She froze. How could he know that, unless... “It was you!” she said through clenched teeth, torn between fury at her defeat and grudging respect for the depth of knowledge he’d displayed. “You’re ss_gollum. You’re the one who beat me last Tuesday!”

He smirked. “I may have.” He tugged on the book but her hands somehow would not let go. “Miss Granger...”

“Sorry,” she muttered, releasing her grip as if the book had become red-hot. “Sorry. It’s just...” She looked longingly at the cover, with its elvish script surrounding a huge red eye. “I don’t like not having a copy around.”

“Nor do I.” He looked a little uncomfortable suddenly, as though he had not meant to admit as much. “Miss Granger...”

She braced herself for another cutting remark.

“...would you like to join me for lunch?”

A moment later she found herself walking down the High Street of Tighnabruaich with her former Potions professor. It was very strange...and yet, given how they had met, she felt already a kind of kinship. Someone who loved Tolkien the way he clearly did must have some redeeming qualities.

“So, what happened to your copy of Lord of the Rings?” she said, striving for the poise he had accused her of not possessing. “I mean, you must have had one until recently.”

To her surprise, a slight flush colored his pale cheeks. “I, er, had a slight mishap with an Incendio.”

She couldn’t suppress a snicker. “Really?”

He ignored her amusement. “What happened to yours?”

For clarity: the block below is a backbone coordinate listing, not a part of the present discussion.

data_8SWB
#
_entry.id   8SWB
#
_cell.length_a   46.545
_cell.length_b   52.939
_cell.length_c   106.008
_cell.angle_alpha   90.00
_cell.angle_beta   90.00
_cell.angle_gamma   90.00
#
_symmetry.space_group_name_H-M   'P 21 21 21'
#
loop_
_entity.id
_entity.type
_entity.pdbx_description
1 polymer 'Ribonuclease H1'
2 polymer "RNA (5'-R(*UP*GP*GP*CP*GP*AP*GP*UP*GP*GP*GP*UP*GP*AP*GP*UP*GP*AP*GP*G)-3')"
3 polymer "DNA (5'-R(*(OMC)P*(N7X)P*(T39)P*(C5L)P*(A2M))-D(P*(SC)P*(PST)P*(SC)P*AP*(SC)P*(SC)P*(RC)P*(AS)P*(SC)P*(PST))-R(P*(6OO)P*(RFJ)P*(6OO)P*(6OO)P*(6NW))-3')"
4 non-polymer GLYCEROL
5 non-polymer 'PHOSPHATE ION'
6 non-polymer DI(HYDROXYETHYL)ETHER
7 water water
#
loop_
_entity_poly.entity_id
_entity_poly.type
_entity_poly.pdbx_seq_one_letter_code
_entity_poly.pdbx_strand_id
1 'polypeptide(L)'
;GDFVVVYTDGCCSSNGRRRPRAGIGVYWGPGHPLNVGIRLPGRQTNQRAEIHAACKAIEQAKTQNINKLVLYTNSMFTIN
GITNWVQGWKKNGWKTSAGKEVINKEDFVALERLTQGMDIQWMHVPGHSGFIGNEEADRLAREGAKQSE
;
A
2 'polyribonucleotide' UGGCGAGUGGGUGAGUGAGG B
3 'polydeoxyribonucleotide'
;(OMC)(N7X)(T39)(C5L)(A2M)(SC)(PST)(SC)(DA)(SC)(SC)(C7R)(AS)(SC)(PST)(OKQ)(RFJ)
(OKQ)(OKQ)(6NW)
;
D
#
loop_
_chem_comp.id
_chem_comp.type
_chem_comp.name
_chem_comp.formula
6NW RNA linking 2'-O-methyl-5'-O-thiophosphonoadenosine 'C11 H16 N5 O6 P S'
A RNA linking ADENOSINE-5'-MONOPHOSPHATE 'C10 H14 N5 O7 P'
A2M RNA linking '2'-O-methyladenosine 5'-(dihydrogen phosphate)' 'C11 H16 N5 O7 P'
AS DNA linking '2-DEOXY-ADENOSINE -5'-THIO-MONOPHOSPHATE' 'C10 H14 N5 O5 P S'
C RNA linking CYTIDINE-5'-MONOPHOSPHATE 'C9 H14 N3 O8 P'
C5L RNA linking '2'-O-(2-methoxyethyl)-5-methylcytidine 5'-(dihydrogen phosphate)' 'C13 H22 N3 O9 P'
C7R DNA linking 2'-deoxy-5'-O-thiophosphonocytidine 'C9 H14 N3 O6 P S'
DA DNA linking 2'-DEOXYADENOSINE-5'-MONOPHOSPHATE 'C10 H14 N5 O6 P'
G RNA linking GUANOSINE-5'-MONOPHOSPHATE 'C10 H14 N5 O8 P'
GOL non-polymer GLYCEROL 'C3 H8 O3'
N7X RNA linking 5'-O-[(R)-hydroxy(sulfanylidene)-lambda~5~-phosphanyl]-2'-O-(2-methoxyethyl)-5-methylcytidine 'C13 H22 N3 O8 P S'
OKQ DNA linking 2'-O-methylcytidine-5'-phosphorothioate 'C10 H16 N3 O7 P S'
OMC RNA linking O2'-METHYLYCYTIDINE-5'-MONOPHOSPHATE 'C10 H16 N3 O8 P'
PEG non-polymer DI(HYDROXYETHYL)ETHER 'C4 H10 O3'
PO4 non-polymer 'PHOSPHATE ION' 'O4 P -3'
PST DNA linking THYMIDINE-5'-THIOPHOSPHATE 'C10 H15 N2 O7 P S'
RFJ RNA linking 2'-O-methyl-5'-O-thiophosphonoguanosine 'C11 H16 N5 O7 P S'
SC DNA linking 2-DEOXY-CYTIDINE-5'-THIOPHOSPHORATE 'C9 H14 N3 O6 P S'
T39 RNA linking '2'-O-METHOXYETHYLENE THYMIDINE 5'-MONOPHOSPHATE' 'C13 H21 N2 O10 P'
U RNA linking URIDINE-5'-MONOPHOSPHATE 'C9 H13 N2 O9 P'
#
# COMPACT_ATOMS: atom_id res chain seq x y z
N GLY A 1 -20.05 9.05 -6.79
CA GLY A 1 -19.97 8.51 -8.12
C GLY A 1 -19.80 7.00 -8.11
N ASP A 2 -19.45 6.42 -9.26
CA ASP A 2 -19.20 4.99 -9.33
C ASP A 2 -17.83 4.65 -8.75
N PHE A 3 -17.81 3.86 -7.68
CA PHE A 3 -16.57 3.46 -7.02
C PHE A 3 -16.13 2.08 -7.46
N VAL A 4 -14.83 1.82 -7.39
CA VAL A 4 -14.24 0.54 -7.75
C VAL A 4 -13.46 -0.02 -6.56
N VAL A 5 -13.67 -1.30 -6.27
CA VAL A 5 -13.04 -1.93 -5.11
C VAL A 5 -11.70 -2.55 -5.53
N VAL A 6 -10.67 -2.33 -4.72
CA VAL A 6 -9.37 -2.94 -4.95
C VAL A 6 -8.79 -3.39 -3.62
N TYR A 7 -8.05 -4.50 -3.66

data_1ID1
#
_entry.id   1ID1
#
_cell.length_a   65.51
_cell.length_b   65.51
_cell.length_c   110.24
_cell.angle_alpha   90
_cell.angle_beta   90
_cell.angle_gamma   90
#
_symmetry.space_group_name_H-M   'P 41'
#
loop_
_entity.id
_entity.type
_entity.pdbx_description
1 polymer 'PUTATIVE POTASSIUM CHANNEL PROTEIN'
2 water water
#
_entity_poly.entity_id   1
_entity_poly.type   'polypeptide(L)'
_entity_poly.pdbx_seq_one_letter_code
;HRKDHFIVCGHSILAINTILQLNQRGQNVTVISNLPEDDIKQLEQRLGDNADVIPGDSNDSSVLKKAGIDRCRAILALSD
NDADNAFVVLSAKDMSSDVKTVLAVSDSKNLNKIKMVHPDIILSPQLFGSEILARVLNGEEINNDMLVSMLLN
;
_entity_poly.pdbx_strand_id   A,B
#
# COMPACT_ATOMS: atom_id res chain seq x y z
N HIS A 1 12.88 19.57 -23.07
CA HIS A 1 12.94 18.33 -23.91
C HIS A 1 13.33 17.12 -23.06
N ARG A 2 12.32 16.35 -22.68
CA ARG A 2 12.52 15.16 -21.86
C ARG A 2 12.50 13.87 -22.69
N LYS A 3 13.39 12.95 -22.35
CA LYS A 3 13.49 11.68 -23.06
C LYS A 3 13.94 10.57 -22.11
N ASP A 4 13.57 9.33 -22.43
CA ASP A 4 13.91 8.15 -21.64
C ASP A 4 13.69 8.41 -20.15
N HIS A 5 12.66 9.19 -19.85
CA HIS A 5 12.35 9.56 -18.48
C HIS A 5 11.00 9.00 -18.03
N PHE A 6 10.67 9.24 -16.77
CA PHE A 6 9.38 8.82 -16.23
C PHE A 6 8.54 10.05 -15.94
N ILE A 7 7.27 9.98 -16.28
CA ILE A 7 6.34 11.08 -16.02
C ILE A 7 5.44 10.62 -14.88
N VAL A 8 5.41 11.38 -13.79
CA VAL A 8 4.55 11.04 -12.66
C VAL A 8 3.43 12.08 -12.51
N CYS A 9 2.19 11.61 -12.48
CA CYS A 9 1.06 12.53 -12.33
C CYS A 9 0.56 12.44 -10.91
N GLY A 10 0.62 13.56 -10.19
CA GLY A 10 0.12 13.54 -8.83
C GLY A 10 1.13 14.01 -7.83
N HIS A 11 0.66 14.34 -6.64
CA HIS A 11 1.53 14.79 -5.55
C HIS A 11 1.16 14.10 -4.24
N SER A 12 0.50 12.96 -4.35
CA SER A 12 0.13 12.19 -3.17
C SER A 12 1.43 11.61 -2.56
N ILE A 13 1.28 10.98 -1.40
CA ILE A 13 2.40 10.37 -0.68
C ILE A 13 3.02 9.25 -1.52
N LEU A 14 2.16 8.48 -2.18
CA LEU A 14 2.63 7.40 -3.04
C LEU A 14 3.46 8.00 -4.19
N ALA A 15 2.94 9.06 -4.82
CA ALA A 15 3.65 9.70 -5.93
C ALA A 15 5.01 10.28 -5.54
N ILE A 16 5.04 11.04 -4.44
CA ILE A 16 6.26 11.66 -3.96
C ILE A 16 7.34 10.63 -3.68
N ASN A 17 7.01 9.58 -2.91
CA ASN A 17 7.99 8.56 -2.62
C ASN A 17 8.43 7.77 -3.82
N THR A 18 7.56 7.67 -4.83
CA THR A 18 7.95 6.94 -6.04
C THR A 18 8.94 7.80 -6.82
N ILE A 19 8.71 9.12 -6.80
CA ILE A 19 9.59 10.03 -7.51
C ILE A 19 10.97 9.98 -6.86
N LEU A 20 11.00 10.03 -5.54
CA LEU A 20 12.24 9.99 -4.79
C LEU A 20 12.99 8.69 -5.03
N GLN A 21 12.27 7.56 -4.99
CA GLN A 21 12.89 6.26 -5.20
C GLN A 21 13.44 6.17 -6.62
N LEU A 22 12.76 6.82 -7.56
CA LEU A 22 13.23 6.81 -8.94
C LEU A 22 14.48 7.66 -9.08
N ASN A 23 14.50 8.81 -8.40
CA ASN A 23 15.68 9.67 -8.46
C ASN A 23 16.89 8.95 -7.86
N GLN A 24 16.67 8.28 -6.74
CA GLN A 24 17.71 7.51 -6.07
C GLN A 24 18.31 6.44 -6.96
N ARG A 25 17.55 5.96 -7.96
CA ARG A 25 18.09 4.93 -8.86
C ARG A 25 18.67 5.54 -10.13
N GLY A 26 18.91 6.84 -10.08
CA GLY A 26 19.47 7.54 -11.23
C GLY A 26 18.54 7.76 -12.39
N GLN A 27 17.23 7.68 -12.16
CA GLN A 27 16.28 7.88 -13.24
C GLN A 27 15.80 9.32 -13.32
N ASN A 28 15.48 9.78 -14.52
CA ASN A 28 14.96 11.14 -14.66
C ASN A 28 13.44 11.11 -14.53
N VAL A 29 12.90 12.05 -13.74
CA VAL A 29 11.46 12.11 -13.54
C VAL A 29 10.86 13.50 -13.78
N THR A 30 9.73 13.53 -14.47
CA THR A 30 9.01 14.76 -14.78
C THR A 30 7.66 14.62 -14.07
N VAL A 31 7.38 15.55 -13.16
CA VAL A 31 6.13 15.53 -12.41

“Dropped it in the bath.”

“You read in the bath? Don’t you know--” His tone was faintly scandalized, but before he could complete the sentence his arm was seized by a small middle-aged woman with a dotted scarf tied over her head.

“Mr Snape!” she gushed. “I knew it was you!”

“Mrs Tabb,” he said, with what Hermione could tell was a stifled sigh. “How are you?”

The woman clutched his arm and gave him what she probably thought was a flirtatious smile. “You know you promised last month to take family supper with us and I am very much disappointed that you have not kept your word. You know Deirdre is so anxious to see you, though she’d hate me to tell you so.” She tittered.

“I am sorry, Mrs Tabb, but I have had a good deal to do. Another time, perhaps.”

“I shall hold you to it!” The woman simpered and then trotted off.

Hermione watched her departure with interest. “An admirer?” she asked, not bothering to hide her amusement.